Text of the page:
Every summer, residents of Atlanta and geeks from all over the world get ready for Dragon Con, a meeting of sci-fi and fantasy fans. The convention, which takes place over Labor Day weekend, attracts a crowd. Attendance in 2011 was around 46,000 people, from fans to dealers to guests [source: Dragon Con]. The convention spans five hotels -- the Hyatt Regency Atlanta, the Marriott Marquis, the Atlanta Hilton, the Sheraton Atlanta and the Westin Peachtree Plaza -- and its Saturday morning parade stops traffic downtown.

This may not sound like much compared to Comic-Con, which boasts more than 140,000 attendees, or CES, which has to categorize its vendor listings so people can find their way around. But Dragon Con has its own sense of overwhelming, nerdy bustle and its own hazards. Here are some suggestions for making it through the weekend without mishaps.

First, get through registration as early as possible. If you live in the Atlanta area, or if you're arriving on Thursday, stop by registration and pick up your badge on Thursday, the earlier the better. The convention won't have officially started yet, but you'll be able to get your badge, program book and pocket program, and stay around for some of the concerts and meetups that have sprung up on Thursday night.

If you can't make it to registration on Thursday, try to get there early on your day of arrival. While arriving earlier won't necessarily mean less time spent in line -- queuing up early has become a Dragon Con tradition -- it should mean less time spent in line while the convention is actually going on. Dragon Con switched to a barcode system for 2011 to make the registration process smoother, and the Daily Dragon (the official convention newsletter) offers other tips for making registration go faster.

If you've never attended Dragon Con, Thursday night is also a good time to get acquainted with where everything is, before the rest of the convention crowd arrives. The Hyatt's floor plan can be a little confusing, so take a good look at the map and explore the hotel on your own. For convention veterans, this is a good time to check out anything that may have changed from previous years. You'll also find some unofficial parties and meet-ups going on: the Daily Dragon has a list.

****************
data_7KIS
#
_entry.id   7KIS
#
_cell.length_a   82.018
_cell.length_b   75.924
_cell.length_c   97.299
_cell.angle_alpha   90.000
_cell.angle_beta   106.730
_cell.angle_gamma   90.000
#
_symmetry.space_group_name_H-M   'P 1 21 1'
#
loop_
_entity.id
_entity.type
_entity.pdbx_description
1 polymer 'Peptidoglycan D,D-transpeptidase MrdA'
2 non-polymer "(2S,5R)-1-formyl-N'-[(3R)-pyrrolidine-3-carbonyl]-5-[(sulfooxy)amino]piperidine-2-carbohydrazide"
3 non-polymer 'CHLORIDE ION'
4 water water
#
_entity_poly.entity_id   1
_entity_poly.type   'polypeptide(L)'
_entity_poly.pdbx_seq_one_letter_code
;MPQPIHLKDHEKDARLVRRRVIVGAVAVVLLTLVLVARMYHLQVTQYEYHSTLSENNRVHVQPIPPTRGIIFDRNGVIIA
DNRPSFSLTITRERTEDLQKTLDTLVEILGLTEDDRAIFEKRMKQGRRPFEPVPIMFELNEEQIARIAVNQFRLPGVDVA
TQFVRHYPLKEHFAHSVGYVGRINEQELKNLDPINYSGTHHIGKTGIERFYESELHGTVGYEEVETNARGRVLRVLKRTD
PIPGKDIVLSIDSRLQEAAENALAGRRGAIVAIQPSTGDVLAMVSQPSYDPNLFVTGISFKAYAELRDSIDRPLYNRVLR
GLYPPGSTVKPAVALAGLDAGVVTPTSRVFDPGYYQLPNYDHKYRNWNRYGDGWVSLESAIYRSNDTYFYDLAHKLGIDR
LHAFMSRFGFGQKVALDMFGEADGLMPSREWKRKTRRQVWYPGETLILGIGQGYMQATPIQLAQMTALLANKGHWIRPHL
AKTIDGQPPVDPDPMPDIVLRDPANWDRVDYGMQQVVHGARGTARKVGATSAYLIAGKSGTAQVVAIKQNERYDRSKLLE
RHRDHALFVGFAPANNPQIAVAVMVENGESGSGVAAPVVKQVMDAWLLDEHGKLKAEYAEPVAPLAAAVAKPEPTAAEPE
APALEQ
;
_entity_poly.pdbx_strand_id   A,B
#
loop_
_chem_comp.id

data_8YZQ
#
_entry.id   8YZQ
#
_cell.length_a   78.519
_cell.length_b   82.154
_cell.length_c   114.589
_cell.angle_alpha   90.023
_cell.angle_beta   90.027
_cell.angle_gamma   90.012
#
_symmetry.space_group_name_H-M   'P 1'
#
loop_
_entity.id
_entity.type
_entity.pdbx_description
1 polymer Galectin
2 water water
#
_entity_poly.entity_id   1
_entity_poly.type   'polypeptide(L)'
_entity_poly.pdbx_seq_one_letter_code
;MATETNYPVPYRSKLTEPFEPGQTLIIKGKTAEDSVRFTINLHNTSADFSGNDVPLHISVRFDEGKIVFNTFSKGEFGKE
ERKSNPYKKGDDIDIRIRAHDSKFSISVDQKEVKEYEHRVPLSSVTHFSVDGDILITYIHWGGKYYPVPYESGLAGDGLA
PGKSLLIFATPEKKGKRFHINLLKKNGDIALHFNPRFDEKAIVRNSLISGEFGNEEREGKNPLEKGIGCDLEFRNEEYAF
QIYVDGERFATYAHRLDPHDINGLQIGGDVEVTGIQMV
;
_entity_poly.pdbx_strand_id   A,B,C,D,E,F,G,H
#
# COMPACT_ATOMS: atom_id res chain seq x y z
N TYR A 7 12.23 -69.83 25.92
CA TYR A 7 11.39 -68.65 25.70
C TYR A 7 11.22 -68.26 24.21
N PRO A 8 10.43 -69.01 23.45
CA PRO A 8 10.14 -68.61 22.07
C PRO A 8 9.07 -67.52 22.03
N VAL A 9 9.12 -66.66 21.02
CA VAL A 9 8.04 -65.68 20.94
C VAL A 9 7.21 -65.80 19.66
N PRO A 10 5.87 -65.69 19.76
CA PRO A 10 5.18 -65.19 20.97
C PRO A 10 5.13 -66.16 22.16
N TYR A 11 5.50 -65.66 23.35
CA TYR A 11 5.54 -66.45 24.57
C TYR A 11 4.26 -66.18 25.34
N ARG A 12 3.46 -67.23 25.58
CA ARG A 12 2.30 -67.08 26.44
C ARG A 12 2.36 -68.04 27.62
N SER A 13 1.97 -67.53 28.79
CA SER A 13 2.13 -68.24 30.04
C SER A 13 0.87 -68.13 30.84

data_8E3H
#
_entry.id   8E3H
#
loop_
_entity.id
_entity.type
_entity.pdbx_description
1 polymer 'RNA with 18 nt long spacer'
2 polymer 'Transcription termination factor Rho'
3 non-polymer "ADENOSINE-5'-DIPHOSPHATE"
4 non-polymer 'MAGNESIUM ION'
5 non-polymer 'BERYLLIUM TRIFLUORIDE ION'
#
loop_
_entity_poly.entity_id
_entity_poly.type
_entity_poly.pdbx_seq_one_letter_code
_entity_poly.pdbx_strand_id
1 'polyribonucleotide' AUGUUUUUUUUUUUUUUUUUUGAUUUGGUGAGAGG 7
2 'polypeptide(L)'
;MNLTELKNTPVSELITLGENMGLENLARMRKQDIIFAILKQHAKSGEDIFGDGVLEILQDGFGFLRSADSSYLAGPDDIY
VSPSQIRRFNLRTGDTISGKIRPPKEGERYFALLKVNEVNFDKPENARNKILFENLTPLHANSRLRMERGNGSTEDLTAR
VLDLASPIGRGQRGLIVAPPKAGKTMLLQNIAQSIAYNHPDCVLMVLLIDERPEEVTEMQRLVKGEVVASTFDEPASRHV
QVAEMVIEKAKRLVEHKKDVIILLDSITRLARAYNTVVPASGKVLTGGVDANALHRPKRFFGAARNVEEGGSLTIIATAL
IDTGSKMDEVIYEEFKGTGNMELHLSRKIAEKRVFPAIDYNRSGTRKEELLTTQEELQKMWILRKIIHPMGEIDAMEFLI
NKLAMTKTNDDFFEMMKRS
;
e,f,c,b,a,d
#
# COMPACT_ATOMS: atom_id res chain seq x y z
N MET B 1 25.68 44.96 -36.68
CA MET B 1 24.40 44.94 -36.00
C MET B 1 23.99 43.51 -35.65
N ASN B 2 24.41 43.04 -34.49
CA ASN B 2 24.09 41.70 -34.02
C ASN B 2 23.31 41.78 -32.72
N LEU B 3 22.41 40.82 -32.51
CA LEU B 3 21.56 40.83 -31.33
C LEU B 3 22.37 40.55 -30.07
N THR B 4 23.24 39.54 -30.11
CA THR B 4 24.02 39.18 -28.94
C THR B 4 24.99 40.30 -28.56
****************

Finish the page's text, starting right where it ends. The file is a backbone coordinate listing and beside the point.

Regardless of when you get to the convention, your badge is essential. You'll need to wear your badge the entire time you're at the convention. If you lose your badge, you'll have to buy a new one. It's a good idea to bring or buy a lanyard that will hold your badge securely. You can also keep the clip closed by wrapping it with a small rubber band. Also, make sure your badge's laminated cover is completely sealed so that the inside of the badge doesn't slip out.

The pocket program will tell you what's going on at the convention. To do things the old-fashioned way, pick up a copy at registration and sit down with a pen or a highlighter and mark everything you want to attend on the schedule grid. But here's a caveat: Because of last-minute changes and updates, the pocket program is usually out out of date before the convention even begins. If you've got a smartphone, your best bet for making sure your schedule is up-to-date is one of the official apps. There's one for Android, one for iOS devices, and one for everything else.

The convention organizes its programming into tracks so it's easier to find the panels and events that interest you. You may want to take a look at what's going on in all of the tracks so you don't miss something that may have been fun or interesting. If you're interested in celebrity events, make sure to take a careful look at everything that's happening in the hotel ballrooms. These larger rooms are usually the venues for the most prominent guest panels.

Next, we'll look at some ideas for making it through the convention itself.